The Essential Difference Between Christianity and Islam

The views expressed by the author do not necessarily reflect the editorial opinion of The Christian Post or its editors.

The essential difference between Christianity and Islam is the difference between Jesus and Muhammad. Jesus was a spiritual leader who laid down His life to save the world. Muhammad was a spiritual leader, who became a political leader, then a violent military leader. Jesus accomplished His mission by dying on the cross. Muhammad accomplished his mission (at least in large part) by ruling by the sword.

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Michael Brown holds a Ph.D. in Near Eastern Languages and Literatures from New York University and has served as a professor at a number of seminaries. He is the author of 25 books and hosts the nationally syndicated, daily talk radio show, the Line of Fire.

There are, of course, great similarities between the world's two largest religions. Both point to a holy book, allegedly inspired by God, for faith and practice. Both call for high moral standards and serious personal commitment. Both share common traditions, since Muhammad learned from Jews as well as Christians. And both have a vision to spread their faith around the world.

But this is where the two faiths diverge. One follows the example of a crucified and risen Savior. The other follows the example of a prophet and military leader.

And so, the biblical verses of violence (as in, "Kill the Canaanites") were limited to a specific place and time, and no such commands are found on Jesus' lips. The Quranic verses of violence (as in, "Kill the unbelievers wherever you find them") do not have such obvious limitations. And so, while many Quranic interpreters and Islamic jurists claim that those verses cannot be applied indiscriminately today, others differ, proudly citing them in their jihadi manuals.

Again, the difference is that of the cross vs. the sword. That's why Jesus and His followers never established the death penalty for leaving the faith. Muhammad established it once he assumed military dominance. And the death penalty for apostasy from Islam remains in force in a number Islamic countries today.

In the same spirit, Muhammad beheaded some of his enemies. Jesus forbade His followers from taking up the sword in His defense. The differences are glaring and clear.

Just compare the teachings of Jesus in the Gospels with those of Muhammad in the Hadith. Jesus never calls for violent acts against enemies of the faith; Muhammad often does. That's why there's no gospel (or apostolic) equivalent to the lengthy collection of Muhammad's military raids.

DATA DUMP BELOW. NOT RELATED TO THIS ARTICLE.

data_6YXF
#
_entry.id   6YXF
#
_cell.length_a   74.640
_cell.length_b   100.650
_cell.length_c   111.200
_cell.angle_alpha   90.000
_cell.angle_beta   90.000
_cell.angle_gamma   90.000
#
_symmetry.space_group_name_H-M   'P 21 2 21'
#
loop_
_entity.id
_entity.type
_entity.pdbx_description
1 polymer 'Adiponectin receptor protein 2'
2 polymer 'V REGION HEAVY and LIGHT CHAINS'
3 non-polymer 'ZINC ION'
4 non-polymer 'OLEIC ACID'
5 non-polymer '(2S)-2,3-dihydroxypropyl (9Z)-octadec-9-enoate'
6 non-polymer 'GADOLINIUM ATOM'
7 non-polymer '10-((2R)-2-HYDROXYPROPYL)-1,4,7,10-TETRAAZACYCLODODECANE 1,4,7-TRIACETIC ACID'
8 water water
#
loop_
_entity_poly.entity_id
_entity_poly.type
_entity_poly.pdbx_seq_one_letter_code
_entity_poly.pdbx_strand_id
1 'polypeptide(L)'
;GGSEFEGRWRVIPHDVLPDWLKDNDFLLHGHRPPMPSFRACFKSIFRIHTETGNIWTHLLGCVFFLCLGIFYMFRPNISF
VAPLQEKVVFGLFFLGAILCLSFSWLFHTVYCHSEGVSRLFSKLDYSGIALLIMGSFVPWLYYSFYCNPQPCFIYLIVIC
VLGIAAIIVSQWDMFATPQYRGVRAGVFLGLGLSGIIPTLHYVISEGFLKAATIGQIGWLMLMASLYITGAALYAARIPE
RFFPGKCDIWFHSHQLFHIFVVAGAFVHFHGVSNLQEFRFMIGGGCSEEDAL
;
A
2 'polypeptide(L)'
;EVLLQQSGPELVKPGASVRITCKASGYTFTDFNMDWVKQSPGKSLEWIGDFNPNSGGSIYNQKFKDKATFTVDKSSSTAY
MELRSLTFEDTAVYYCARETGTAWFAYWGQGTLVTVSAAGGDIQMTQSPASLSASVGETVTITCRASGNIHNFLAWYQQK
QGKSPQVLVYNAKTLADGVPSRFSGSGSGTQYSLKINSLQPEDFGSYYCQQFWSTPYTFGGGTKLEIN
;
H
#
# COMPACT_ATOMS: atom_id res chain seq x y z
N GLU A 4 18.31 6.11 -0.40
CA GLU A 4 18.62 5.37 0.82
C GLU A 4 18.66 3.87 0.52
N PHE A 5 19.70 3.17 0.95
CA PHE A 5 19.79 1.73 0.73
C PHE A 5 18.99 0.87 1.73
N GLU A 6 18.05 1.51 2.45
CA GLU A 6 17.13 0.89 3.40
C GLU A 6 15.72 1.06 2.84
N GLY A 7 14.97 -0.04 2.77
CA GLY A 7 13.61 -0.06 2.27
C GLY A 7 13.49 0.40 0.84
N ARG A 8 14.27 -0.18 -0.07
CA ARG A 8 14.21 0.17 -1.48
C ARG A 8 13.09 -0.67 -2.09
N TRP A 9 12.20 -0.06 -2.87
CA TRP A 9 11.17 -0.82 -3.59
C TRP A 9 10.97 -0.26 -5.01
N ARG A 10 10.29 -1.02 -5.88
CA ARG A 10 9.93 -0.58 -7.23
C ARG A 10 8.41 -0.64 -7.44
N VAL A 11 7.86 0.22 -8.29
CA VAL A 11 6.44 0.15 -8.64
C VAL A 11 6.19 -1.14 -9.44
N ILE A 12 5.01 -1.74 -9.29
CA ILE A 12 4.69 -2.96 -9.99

Accordingly, the most tolerant expressions of Islam are found when: 1) Muslims are the minority in a country, as in America; or 2) the Muslim-dominated country is quite secular, as in Indonesia. In contrast, in strictly observant Muslim countries, there is limited tolerance for non-Muslims.

If you don't believe me, try setting up a public Christian mission to Muslims in Saudi Arabia or Pakistan or Afghanistan or Iran. Tell me how many minutes it lasts.

I do commend those Muslims who call for a more tolerant expression of their faith, and they abhor the terrorism carried out in the name of their religion. But if they are honest, they will have to admit that violent Islam has a long and rich history.

To quote the noted Catholic scholar of Islam Samir Kahlil Samir, "I speak about the violence expressed in the Qur'ān and practiced in Muhammad's life in order to address the idea, widespread in the West, that the violence we see today is a deformation of Islam. We must honestly admit that there are two readings of the Qur'ān and the sunna (Islamic traditions connected to Muhammad): one that opts for the verses that encourage tolerance toward other believers, and one that prefers the verses that encourage conflict. Both readings are legitimate."

Thus, acts of violence carried out to advance the Christian faith are the extreme exception to the rule. Acts of violence carried out to advance the Islamic faith are all too common.

When it comes to freedom of religion, a country like America, founded on Judeo-Christian principles, has allowed this essential liberty from the start. And in a country like England, which also has a rich Christian history (despite its current backslidden state), Muslims can practice their religions freely, even proselytizing non-Muslims. In contrast, if Muslims became the majority religion in England, non-Muslims would become second-class citizens, with limited freedoms (like Christians in Pakistan), unless they converted to Islam.

It is true that both faiths seek to spread their message by disseminating information. And both faiths point to the sublime message of their founders. But the message of Jesus leads to liberation while the message of Muhammad leads to subjugation.

Again, I know there are moderate Muslims who seek to reform their faith, and many of them are honorable people. And I know that some of them believe they are being true to the real spirit of their faith.

But there's a reason that, generally speaking, true Christians are persecuted by true Muslims rather than true Muslims persecuted by true Christians. It is the difference between the cross and the sword.

Dr. Michael Brown (www.askdrbrown.org) is the host of the nationally syndicated Line of Fire radio program. His latest book is Breaking the Stronghold of Food. Connect with him on Facebook or Twitter.